PETALING JAYA (March 30): The Ministry of Urban Wellbeing, Housing and Local Government must give homebuyers the right to be heard before developers are given an extension of time (EOT) to complete a project, the Court of Appeal ruled today.
The landmark decision will have far-reaching consequences for homebuyers whose properties are delivered late — as at April 3, 2017, the ministry had issued 304 EOTs to developers, without specifying the number of homes that fall under the affected projects, reported Malaysiakini.
“We are happy with the landmark decision by the Court of Appeal. The decision is a victory to all house buyers. It is in line with our mission of protecting the interest of house buyers. This is a matter of public interest,” National House Buyers Association (HBA) secretary-general Chang Kim Loong told EdgeProp.my.
“We brought this up because the Minister [of Urban Wellbeing, Housing and Local Government] had been led by the developers, who shared their alleged hardship, and request for EOTs on the threat of alleged possible abandoning of the project due to financial difficulties. Financial difficulties, if any, are a business risk. If you run into losses, do not pass the buck onto homebuyers.”
The case was brought by 104 homebuyers against the Ministry of Urban Wellbeing, Housing and Local Government and developer BHL Construction Sdn Bhd.
This decision is the latest in a three-year legal battle by the 104 house buyers, who were represented by 12 lawyers with Datuk Andy Wong as lead counsel, who undertook the case pro bono.
The buyers filed the judicial review application on July 2016, challenging Regulation 11(3) and also the EOT issued on Nov 17, 2015.
Malaysiakini reported that a three-member panel unanimously ruled that homebuyers must be consulted before the developer applies for an EOT.
The panel, which was led by Justice Datuk Wong Dak Wah that also comprised Justice Datuk Harmindar Singh Dhaliwal and Justice Datuk Hasnah Mohamed Hashim, had also ruled that the EOT granted to BHL Construction for 12 months is null and void as it was not signed by the controller of housing, but by a person named N Jayaseelan, in broad grounds read by Justice Harmindar.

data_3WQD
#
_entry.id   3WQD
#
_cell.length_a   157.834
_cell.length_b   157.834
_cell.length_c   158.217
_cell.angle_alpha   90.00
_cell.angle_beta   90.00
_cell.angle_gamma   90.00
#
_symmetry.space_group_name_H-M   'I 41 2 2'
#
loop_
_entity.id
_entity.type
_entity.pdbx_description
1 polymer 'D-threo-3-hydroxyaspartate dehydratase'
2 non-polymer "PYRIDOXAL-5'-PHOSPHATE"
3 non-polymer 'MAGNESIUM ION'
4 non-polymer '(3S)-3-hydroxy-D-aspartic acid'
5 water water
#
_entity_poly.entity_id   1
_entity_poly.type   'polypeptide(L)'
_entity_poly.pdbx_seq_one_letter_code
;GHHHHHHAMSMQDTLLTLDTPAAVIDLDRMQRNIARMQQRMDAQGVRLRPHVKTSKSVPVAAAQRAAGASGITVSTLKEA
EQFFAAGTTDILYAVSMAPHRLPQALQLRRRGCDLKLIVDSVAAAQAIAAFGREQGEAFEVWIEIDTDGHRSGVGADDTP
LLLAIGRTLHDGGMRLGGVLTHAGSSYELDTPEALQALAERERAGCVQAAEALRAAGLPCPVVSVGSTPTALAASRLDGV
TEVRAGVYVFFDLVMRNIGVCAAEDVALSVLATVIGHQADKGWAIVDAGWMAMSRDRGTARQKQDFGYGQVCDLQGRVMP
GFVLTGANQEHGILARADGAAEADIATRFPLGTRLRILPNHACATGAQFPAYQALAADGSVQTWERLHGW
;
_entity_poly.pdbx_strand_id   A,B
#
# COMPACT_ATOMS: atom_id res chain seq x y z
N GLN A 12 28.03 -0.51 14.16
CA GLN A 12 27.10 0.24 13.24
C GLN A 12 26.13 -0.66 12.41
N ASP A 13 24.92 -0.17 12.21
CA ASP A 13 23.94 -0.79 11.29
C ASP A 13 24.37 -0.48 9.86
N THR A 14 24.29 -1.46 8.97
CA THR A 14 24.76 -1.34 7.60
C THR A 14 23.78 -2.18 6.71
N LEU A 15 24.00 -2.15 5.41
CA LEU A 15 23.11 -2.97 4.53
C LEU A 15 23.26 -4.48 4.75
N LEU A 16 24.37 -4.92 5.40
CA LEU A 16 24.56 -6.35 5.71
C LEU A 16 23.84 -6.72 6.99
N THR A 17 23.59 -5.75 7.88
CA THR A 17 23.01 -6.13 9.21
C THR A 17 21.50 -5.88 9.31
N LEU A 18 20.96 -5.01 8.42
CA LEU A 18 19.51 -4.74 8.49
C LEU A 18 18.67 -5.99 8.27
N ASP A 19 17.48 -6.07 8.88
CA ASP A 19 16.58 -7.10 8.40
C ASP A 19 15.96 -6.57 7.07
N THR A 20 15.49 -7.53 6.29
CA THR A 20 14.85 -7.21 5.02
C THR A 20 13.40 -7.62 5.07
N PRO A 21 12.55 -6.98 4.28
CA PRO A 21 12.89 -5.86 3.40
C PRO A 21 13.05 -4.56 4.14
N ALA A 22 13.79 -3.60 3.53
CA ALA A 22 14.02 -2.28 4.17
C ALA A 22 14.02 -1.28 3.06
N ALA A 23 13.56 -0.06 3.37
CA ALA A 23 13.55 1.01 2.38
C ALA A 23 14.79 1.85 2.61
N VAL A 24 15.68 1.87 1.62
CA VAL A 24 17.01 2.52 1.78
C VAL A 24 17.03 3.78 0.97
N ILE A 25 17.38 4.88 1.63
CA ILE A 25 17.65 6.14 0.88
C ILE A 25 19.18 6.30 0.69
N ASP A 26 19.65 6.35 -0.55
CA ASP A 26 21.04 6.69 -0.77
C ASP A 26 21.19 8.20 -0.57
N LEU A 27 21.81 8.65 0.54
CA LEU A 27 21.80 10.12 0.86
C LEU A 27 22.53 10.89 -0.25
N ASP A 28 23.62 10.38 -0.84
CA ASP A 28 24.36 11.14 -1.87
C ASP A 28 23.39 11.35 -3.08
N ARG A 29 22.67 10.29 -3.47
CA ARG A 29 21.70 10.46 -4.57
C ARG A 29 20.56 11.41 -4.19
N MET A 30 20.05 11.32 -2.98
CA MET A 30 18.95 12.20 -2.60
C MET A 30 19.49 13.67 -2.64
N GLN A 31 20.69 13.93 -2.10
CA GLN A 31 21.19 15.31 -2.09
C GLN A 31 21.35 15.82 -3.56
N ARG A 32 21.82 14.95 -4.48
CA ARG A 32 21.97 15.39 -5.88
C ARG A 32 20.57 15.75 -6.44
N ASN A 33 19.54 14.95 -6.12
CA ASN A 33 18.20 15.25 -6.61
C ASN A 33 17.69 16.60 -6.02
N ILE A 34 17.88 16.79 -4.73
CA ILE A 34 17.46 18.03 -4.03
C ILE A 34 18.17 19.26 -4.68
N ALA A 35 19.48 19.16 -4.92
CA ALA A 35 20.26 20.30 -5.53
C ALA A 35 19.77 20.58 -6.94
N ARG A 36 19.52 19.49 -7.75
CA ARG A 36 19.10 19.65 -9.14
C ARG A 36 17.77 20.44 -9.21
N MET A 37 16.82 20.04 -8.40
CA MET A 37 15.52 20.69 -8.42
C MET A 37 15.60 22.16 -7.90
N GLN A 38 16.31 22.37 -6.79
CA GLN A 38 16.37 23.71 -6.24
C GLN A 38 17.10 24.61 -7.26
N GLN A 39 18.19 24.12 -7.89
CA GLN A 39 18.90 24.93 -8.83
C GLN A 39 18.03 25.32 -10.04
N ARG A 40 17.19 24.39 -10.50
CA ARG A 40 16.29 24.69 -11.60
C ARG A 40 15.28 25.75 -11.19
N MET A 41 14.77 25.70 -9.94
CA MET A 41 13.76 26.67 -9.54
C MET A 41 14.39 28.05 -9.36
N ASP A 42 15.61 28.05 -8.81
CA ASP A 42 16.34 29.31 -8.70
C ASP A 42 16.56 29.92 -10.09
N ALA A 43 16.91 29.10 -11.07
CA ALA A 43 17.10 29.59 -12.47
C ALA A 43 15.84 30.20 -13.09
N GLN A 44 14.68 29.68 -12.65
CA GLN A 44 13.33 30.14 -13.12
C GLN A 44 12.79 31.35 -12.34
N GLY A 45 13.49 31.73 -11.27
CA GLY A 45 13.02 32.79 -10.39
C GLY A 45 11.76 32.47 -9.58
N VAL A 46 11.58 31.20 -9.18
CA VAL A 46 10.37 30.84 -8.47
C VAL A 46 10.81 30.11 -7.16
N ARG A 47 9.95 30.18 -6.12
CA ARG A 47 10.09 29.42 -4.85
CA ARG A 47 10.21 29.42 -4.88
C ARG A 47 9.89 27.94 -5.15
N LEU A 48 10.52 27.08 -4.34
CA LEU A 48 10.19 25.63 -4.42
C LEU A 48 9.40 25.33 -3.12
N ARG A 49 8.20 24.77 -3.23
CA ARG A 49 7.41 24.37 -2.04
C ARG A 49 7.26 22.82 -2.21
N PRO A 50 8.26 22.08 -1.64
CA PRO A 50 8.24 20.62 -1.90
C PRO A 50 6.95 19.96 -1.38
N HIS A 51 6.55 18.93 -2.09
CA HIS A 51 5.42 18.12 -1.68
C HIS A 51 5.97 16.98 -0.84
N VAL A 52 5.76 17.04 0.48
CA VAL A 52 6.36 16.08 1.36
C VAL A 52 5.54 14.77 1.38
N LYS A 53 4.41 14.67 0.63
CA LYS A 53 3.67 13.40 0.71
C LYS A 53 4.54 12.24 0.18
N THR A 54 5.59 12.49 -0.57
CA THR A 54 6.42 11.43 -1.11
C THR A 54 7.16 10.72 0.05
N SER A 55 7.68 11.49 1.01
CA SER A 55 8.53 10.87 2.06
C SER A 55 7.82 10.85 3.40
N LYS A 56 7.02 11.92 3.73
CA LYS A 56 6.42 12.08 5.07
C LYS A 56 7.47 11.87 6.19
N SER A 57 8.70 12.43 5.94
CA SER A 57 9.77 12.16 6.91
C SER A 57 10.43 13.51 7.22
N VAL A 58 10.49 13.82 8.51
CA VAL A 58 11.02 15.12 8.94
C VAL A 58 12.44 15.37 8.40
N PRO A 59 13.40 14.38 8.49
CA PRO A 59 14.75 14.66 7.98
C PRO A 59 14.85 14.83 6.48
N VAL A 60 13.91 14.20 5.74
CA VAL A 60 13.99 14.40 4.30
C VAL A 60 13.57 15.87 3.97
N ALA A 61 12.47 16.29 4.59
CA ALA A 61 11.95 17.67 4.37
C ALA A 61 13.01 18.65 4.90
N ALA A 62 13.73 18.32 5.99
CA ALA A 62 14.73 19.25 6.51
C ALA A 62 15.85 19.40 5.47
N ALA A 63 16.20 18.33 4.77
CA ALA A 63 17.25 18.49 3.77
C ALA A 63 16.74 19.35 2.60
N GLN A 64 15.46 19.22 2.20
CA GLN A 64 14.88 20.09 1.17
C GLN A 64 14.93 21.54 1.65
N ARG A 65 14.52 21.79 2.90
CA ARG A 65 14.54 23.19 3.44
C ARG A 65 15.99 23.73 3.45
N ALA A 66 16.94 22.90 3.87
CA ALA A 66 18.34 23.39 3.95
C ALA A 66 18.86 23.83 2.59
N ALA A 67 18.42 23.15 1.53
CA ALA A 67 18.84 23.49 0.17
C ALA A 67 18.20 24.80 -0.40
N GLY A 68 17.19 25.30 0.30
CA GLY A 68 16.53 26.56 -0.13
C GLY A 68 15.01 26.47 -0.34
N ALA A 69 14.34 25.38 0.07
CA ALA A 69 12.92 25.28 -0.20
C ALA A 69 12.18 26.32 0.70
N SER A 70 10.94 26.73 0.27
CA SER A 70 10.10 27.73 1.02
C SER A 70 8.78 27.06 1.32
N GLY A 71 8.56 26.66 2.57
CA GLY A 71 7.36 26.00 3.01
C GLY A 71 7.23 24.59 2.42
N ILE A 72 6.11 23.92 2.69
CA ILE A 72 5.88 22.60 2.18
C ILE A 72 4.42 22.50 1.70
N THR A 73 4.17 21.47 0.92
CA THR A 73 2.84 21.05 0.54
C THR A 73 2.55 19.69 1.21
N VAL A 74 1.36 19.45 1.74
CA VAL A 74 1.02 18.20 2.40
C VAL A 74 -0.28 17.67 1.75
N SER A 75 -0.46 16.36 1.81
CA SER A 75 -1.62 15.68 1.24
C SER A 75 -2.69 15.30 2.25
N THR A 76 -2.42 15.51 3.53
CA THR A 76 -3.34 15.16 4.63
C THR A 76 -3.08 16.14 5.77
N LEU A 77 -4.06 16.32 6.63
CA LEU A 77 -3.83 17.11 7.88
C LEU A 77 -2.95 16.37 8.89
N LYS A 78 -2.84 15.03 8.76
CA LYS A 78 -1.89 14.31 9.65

“Since the minister did not file any affidavit to provide some clarity, the contention that the minister was not the one who made the decision has merit and cannot be dismissed lightly.
“We are, therefore, of the view that the order as contained in the Nov 17, 2015, letter, was made without jurisdiction and ultra vires to the Act. Accordingly, we hold that the order in the said letter is a nullity and of no effect,” said Justice Harminder.
However, the bench ruled and disagreed with the Kuala Lumpur High Court, saying that Regulation 11(3) of the Housing Development Regulation Act 1989 was not ultra vires or against the Housing Development Act (Control and Licensing) Act.
Regulation 11(3) allows the minister to issue EOTs to developers via the housing controller, but Section 24(2) of the Act allows the minister to regulate the contract between the developer and the homebuyer.
Real Estate and Housing Developers Association (Rehda) deputy president Datuk Soam Heng Choon said the decision, particularly on the ruling over Regulation 11(3) not being ultra vires, was consistent with the association’s view.
“Typically, developers will ask for a longer construction time upfront from the ministry, where they will have to go through a rigorous review process with committees in the ministry.
“There is a caveat, where if there is serious force majeure, then we will request for the EOT,” he explained.
“Developers should not abuse the EOT,” he stressed.
Justice Harmindar also said that as the buyers are a group that can be easily ascertained, they should at least be notified of the developer’s application for EOT to complete the project, and given a reasonable amount of time to state their views before any decision is made.
HBA’s Chang said: “The minister must listen to the plight of homebuyers too whose plans will be derailed if the development is handed over late.
“There is currently no opportunity for house buyers to contest or appeal against the EOT — they only find out once the letter is delivered to them. This should be changed to give them an opportunity to speak.
“With the Court’s decision, the buyers now got the right to be heard.”